Although various mechanisms may be invoked to explain hypokalemia in hospitalized Covid-19 patients (eg, poor intake, diuretics, corticosteroids, diarrhea, etc…), the most fascinating explanation may revolve around the direct impact of SARS-CoV-2 on the renin-angiotensin system.5  Because this virus uses the enzymatic receptor of ACE2 to penetrate the host cell, it can lead to downregulation of ACE2. Since ACE2 serves as a counterbalance to ACE by transforming a part of angiotensin I and II before they attach to angiotensin II type 1 receptor (AT1R), aldosterone effect is enhanced with resultant hypokalemia. High urinary excretion of potassium in many patients with Covid-19 seem to support the latter hypothesis.1,3  

Who would have predicted the versatility of this virus in causing hypokalemia in addition to all the other physiologic derangements it causes?  

Bonus Pearl: Did you know that there may be an association between lower prevalence of dry cough in patients with Covid-19 and hypokalemia, possibly related to low ACE2—therefore bradykinin— activity mediated by SARS-CoV-2? 2

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References

  1. Chen D, Li X, Song Q, et al. Assessment of hypokalemia and clinical characteristics in patients with coronavirus disease 2019 in Wenzhou, China. JAMA Network Open 2020;3(6):e2011122. https://jamanetwork.com/journals/jamanetworkopen/fullarticle/2767008
  2. Moreno-Perez O, Leon-Ramirez JM, Fuertes-Kenneally L, et al. Hypokalemia as a sensitive biomarker of disease severity and the requirement for invasive mechanical ventilation requirement in COVID-19 pneumonia: A case series of 306 Mediterranean patients. International J Infect Dis 2020;100:449-54. https://www.ijidonline.com/article/S1201-9712(20)30749-9/pdf
  3. Gaetano A, Annachiara F, Francesco F, et al. Hypokalemia in patients with COVID-19. MedRxive preprint. Doi:https://doi.org/10.1101/2020.0614.20131169. https://www.medrxiv.org/content/10.1101/2020.06.14.20131169v2.full.pdf
  4. Lippi G, South Am, Henry BM. Electrolyte imbalances in patients with severe coronavirus disease 2019 (COVID-19). Ann Clin Biochem 2020;57:262-65. https://pubmed.ncbi.nlm.nih.gov/32266828/
  5. Silhol F, Sarlon G, Deharo JC, et al. Downregulation of ACE2 induces overstimulation of renin-angiotensin system in COVID-19: Should we block the renin-angiotensin system? Hypertension Research 2020;43:854-856. https://www.nature.com/articles/s41440-020-0476-3

Disclosures: The listed questions and answers are solely the responsibility of the author and do not necessarily represent the official views of Mercy Hospital-St. Louis or its affiliate healthcare centers. Although every effort has been made to provide accurate information, the author is far from being perfect. The reader is urged to verify the content of the material with other sources as deemed appropriate and exercise clinical judgment in the interpretation and application of the information provided herein. No responsibility for an adverse outcome or guarantees for a favorable clinical result is assumed by the author. Thank you!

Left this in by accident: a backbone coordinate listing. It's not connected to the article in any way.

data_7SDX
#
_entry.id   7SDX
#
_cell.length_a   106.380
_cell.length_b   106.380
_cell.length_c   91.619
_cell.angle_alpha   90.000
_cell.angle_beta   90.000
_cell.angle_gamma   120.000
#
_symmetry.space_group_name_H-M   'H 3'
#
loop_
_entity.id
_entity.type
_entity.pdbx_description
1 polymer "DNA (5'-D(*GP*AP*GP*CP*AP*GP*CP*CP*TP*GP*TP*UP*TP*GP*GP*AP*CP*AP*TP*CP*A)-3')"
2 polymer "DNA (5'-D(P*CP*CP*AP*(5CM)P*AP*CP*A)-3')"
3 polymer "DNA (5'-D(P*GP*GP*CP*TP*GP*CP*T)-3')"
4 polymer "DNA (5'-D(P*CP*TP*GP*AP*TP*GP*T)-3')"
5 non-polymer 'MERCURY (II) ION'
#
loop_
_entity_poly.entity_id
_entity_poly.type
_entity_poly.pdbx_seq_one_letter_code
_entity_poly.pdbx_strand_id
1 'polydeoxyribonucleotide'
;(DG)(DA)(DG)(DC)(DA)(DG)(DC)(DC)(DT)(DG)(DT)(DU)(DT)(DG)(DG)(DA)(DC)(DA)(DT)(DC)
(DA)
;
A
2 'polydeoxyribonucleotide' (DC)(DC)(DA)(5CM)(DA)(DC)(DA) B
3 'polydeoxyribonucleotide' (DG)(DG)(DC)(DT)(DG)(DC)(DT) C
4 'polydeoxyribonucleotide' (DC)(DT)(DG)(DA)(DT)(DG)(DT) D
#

What’s the connection between Covid-19 and hypokalemia?

My patient with no known liver disease appears to have bilateral asterixis. What other causes should I consider?

Although originally described in 1949 in patients with liver disease and labelled as “liver flap”, numerous other causes of asterixis exist aside from severe liver disease (1,2). As early as 1950s, asterixis was observed among some patients with heart failure and pulmonary insufficiency but without known significant liver disease (3). Azotemia has also been associated with asterixis.

 
Don’t forget about medication-associated asterixis . Commonly used drugs such as gabapentin, pregabalin, phenytoin, and metoclopramide have been associated with asterixis (1,4) . Even antibiotics such as ceftazidime and high dose trimethoprim-sulfamethoxazole may be culprits (1,5). There are many psychiatric drugs including lithium, carbamazepine, clozapine, and valproic acid that have been implicated (1,6) as well. Some reviews have also included hypomagnesemia and hypokalemia on the list of causes of asterixis (1).

 
Although asterixis is essentially a negative myoclonus with episodic loss of electrical activity of muscle and its tone, its exact pathophysiology remains unclear (7). 

 

Bonus Pearl: Did you know that the origin of the word asterixis is An (negative)-iso (equal)-sterixis (solidity) which was shortened by Foley and Adams, its original discoverers, to what we now refer to as “asterixis” (1).

 

References